This is shocking. Not because of what it says…anyone with access to a calculator and a bit of commons sense has known this since November 2016…but because of where it is published. From the Washington Post: That sophisticated, specific Russian 2016 voter targeting effort doesn’t seem to exist. What he’s talking about here is that sophisticated operation that resulted in Robert Mueller’s merry band indicting three Russian companies and 13 Russian nationals. The operation that, at the cost of about $100,000, handed the election to Donald Trump and cheated Hillary Clinton of her turn.
It’s important to remember how important geography is to U.S. presidential politics. You know this, of course; had the popular vote determined the 2016 winner instead of geography, Donald Trump would be in negotiations to renew “Celebrity Apprentice.” But it means that targeting, say, 30- to 40-year-olds across the country with an interest in jazz music who own guns is probably less helpful for winning an election than targeting New Hampshirites, even if it’s much more specific.
Most of the ads purchased by the Russians didn’t specify a geographic target smaller than the United States on the whole, according to a Post review of the ads released by the House Intelligence Committee. Those that did target specific states heavily targeted those that weren’t really considered targets of the 2016 election, such as Missouri and Maryland. And of those ads that did target specific states, most happened well before or well after the final weeks of the campaign.
More than half of the actual clicks on ads, in fact, came after the election.
The most successful of the ads that ran in those three states at the end of the campaign, it seems, was this one — which ran not only in Michigan, but also California, Illinois, New York and Texas.
That ad is below:
It has been argued that the focus on messages disparaging Hillary Clinton in the black community might have been effective at tamping down turnout in important ways. What that argument misses, though, is that the ads at the tail end of the campaign didn’t really focus on suppressing turnout that heavily, and that it was generally much broader outreach than targeting people in particular places.
Could the Russians have deployed sophisticated social media tracking tools to follow users across sites and determine where they were based, then tailor political messages to the broad groups or Twitter accounts they created? In theory, sure — but it seems like an awfully indirect way of targeting specific geographies, especially when they were already buying ads with specific geographic targets without raising any eyebrows.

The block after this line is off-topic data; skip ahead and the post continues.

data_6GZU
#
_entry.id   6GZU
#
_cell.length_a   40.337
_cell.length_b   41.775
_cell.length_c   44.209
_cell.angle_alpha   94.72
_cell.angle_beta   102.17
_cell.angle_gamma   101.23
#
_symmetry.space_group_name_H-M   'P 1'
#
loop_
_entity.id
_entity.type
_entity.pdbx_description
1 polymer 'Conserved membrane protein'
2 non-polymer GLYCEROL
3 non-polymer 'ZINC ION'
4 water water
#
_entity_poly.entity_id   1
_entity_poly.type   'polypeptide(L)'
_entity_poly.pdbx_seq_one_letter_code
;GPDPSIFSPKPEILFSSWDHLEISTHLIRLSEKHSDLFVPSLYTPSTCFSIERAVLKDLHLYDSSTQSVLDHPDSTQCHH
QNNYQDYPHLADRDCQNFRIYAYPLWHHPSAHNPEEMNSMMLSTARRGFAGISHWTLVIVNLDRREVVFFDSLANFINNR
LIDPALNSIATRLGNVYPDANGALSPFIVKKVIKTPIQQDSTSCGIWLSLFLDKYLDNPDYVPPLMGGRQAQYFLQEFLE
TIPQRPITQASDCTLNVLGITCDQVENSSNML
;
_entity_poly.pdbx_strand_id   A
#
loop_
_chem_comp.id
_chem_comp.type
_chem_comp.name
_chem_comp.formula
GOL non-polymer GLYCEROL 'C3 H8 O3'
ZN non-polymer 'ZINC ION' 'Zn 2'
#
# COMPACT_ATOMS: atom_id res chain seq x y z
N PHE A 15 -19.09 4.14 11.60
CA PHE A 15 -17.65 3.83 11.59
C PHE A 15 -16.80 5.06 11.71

The article also takes aim at the story of Paul Manafort giving internal Trump campaign polling to his Russian partner for distribution to his Ukrainian pay masters (see here | here). Here they point out a detail that me, and just about everyone else missed.
If we’re talking about specific poll data being passed from the Trump campaign to Russia, though, the presumption is that the Russians would receive information that allowed very specific targeting of voters in places that would have had the biggest effect on the 2016 election.
There are a lot of ways in which even that broadly stated paragraph doesn’t match well with what’s known about the Manafort situation. According to the New York Times, the information passed from Manafort included some proprietary information but, for the most part, was public, obviating the need for much cloak and dagger. The data was passed to Manafort’s colleague Konstantin Kilimnik in the spring of 2016, before Trump had been nominated by the Republican Party. It’s data that, by Election Day, would be several months out of date.
Now that we’ve ruled out the impact of Russia media purchases on the 2016 election, what the hell is Mueller actually looking at? And why, if the Washington Post can do this analysis, hasn’t Mueller announced it, too?
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